Now that we’re completely done with the indoor season, it’s time to start taking a look at how this outdoor season might possibly shape up. More importantly, at how the Games might shape up. So as I go through the various events on the Olympic slate, I’m going to try and Identify those individuals that I feel as of today ill be in the mix – the contenders and potential contenders.
I’m going to start with the sprints because they tend to get going a bit earlier than other events. And this time around they’re already pretty well defined, as we have a large group of veterans that “should” be vying for the medals in a few months. Nothing is ever written in stone, especially in an Olympic year. So I’m sure there will be changes before I actually sit down to do predictons for the Games themselves. But today this is what I’m looking at.
Men’s 100 – Is there such a thing as unbeatable?
For the last four years two names have led the conversation on the 100 meters – Usain Bolt (JAM) and Tyson Gay (USA). Bolt is the WR holder (9.58) and the defending Olympic champion from Beijing, Gay a former World champion and second fastest man in history (9.69). Bolt enters the season having lost to Gay in ‘10, and having false started out of the World Championships last year. So while Bolt has come to be thought of as “unbeatable” by many the only thing that matters at the end of the day is what happens in London. The winner of the Daegu final was Yohan Blake (JAM) who won handily with neither Bolt nor Gay (recovering from surgery) in the race. Blake has risen to co-favorite status based on that win and a superb 200 run during the summer in spite of a PR of “only” 9.82.
Several men look to challenge this trio in 2012. At the head of the list is former WR holder Asafa Powell (JAM) who in two prior Olympics has twice finished 5th. Powell is fast (9.72) but has come no where near his best times in Major competition. Walter Dix (USA) could also challenge. Though his PR (9.88) isn’t there with the leaders he manages to find a way to the podium placing 3rd in Beijing, and 2nd last year in Daegu. Another who knows his way to the podium is Justin Gatlin (USA) Olympic and World champion in ‘04/’05 who spent time out for a drug suspension. He’s come back to run 9.95 last year, then 6.46 indoors to take this winter’s World indoor title. In his 2nd full season following the suspension he could become a major threat again.
While the US and JAM dominate this event, Richard Thompson (TRI) won silver in Beijing and set a PR 9.85 last year, and Christophe Lemaitre (FRA) took the French record down to 9.92, and just missed medalling in Daegu placing 4th. Both men have a strong shot at the final in London. Ngoni Makusha (ZIM, 9.89) could also have a role in London. Last year’s NCAA champion and his nations record holder, he could upset things with improvement and consistency. Several others could emerge to be factors in London including Nesta Carter (JAM, 9.78), Mike Rodgers (USA, 9.85), Michael Frater (JAM, 9.88), and Ryan Bailey (USA, 9.88), but first they must make it out of the US and Jamaican Trials.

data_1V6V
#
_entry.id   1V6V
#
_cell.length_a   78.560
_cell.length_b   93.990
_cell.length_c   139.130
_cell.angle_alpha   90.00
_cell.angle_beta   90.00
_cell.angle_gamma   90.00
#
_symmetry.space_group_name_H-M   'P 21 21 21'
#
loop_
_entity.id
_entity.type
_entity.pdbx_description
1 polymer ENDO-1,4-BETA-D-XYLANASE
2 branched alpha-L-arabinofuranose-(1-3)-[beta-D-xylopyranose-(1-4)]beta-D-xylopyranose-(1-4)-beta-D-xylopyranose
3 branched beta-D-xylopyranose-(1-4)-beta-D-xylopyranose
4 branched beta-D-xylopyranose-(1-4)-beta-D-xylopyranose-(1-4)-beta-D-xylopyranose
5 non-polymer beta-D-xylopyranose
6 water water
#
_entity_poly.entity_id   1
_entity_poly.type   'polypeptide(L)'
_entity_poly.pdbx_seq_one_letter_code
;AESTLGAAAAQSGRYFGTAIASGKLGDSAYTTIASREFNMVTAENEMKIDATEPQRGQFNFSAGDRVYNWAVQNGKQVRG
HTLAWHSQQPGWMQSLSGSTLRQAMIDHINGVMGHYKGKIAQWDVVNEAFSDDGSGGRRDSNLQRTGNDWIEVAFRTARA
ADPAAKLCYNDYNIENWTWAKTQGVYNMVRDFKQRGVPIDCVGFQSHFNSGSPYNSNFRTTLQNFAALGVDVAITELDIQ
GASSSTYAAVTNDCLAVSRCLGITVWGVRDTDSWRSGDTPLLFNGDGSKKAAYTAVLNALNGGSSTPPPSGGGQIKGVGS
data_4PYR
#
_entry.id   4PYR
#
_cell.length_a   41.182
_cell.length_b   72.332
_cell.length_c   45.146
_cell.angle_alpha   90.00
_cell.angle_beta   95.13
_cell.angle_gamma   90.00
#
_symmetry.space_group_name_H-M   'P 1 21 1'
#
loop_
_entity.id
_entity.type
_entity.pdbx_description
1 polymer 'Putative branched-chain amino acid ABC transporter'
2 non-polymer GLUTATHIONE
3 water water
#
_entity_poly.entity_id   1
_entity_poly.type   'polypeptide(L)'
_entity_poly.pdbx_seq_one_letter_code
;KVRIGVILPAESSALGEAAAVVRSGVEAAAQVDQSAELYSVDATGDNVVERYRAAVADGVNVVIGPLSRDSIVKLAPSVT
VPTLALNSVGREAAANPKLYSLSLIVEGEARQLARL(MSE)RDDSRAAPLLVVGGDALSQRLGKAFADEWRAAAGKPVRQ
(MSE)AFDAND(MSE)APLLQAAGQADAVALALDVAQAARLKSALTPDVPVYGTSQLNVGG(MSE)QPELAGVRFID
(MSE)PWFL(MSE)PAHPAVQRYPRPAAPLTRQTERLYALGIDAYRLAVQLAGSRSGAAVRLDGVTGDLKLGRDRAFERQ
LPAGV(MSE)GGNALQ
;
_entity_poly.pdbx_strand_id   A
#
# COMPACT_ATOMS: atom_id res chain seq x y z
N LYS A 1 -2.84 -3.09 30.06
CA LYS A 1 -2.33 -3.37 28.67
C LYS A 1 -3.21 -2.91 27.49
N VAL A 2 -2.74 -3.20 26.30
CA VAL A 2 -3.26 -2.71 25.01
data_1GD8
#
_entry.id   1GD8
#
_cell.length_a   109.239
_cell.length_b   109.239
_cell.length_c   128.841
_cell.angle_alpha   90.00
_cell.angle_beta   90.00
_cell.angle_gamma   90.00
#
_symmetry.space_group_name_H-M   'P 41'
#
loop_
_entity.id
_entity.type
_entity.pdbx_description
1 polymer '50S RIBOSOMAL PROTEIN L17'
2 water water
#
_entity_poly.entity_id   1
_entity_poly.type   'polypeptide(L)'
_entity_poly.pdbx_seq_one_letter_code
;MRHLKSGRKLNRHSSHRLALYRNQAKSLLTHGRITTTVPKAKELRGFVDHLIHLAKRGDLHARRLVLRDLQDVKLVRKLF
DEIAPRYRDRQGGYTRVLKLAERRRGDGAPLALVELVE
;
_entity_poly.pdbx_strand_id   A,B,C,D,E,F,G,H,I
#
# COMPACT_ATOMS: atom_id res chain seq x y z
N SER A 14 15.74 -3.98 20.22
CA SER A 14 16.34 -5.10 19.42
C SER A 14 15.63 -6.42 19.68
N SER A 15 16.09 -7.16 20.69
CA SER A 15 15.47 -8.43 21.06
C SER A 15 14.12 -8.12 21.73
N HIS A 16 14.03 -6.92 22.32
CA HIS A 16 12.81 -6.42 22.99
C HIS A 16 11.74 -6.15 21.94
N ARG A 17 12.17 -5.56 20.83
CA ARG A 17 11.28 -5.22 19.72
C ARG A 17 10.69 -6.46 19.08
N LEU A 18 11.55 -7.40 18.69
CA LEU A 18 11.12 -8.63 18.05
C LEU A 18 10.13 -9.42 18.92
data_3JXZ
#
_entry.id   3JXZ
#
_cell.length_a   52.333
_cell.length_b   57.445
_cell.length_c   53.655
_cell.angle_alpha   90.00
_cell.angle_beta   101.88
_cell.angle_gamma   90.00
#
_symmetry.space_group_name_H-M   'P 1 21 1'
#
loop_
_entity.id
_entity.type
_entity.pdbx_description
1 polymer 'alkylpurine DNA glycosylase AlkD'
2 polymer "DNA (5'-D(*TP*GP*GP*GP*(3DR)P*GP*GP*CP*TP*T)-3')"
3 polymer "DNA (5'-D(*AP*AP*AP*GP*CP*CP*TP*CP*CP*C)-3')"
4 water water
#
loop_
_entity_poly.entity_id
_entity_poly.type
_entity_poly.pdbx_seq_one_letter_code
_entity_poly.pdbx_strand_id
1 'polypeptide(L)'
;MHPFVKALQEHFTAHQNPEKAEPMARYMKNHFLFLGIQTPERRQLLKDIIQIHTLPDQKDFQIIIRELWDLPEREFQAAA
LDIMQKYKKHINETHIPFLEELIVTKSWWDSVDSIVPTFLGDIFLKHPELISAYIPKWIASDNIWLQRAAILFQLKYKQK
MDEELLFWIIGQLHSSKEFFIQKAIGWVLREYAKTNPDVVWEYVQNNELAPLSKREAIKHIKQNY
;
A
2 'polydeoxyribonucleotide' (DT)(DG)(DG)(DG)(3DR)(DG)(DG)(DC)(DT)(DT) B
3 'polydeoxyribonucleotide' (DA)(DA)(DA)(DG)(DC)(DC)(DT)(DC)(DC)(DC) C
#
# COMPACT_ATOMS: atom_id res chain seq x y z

Women’s 100 – Will we see 10.6 in London?
The women’s event is even more of a US v Jamaica affair than the men. Defending Olympic champion Shelly Ann Pryce (JAM) is returning and still young, fast (PR 10.73), yet is overshadowed by the events two studs – Carmelita Jeter (USA) and Veronica Campbell Brown (JAM) – arguably the two most dominating women in sprinting today. Jeter is #2 all time at 10.63, while “VCB” has a knack for winning and with a PR of 10.76 can never be counted out. Jeter is the reigning World champion and would love to add Olympic gold while VCB just won the World indoor 60 title. She’s twice won the deuce in the Games and would love to add 100 meter gold.
There are a handful of women truly in their class entering the season. World bronze medalist Kelly Ann Baptiste (TRI, 10.84) is the best non American/Jamaican and will be gunning to break up the two countries this year. That will be a tough chore as in addition to the ladies above the nations boast Kerron Stewart (JAM, 10.75), and Marshavet Myers (USA, 10.86) – both are fast and extremely competitive.
These women are truly the class of the world as the season gets under way. Anyone wishing to crash this party will have to have a Shelly Ann Pryce ‘08 type of emergence between now and London. A very daunting task indeed.
Men’s 200 – Have we seen evolutionary change in the deuce?
This time four years ago I would have bet that 19.6x would win in Beijing. As we start the road to London there are FOUR men with PR’s faster than that headed by WR holder and defending Olympic champion Usain Bolt (JAM, 19.19). Hot on his heels is Yohan Blake (JAM, 19.26) who raised eyebrows in Brussels last year. Walter Dix (USA, 19.53) lowered his best last year and was runner up to Bolt at Worlds. And Tyson Gay (USA, 19.58) has also run under 19.60 in spite of limited appearances over the last four years and only as season openers – he has not run a summer deuce since 2007.
Arguably this is where the conversation begins in this event. Can Bolt repeat? Can Blake run faster? Will Gay be healthy? Can Dix get ahead at some point in the race? The answers to those questions could decide the medals. There are three men in my opinion that as of today can affect the London podium. First is Wallace Spearmon (USA, 19.65), who like Gay has been battling injuries over the past couple of seasons. Still he has run 19.79 and defeated Blake in the process. Prior to 2007 he was the dominant 200 man and master of both Bolt & Gay. The strongest finisher on the track with a better turn, and good health, he is in the mix.
Next, Christophe Lemaitre (FRA, 19.80) lowered his NR while taking bronze in Daegu – and frankly this just might be his best event. He’s still learning how to run the deuce and is raw in spite of his sub-20 status. Continued improvement could find him in that sub-19.60 range – and THAT could really complicate the race for the medals. Finally there is Berlin silver medalist Alonzo Edward (PAN, 19.81) who did so at the age of 19! He’s been slowed by injuries over the past few seasons, but healthy is still just short of reaching his prime sprinting years – so running substantially better than his PR is not out of the question.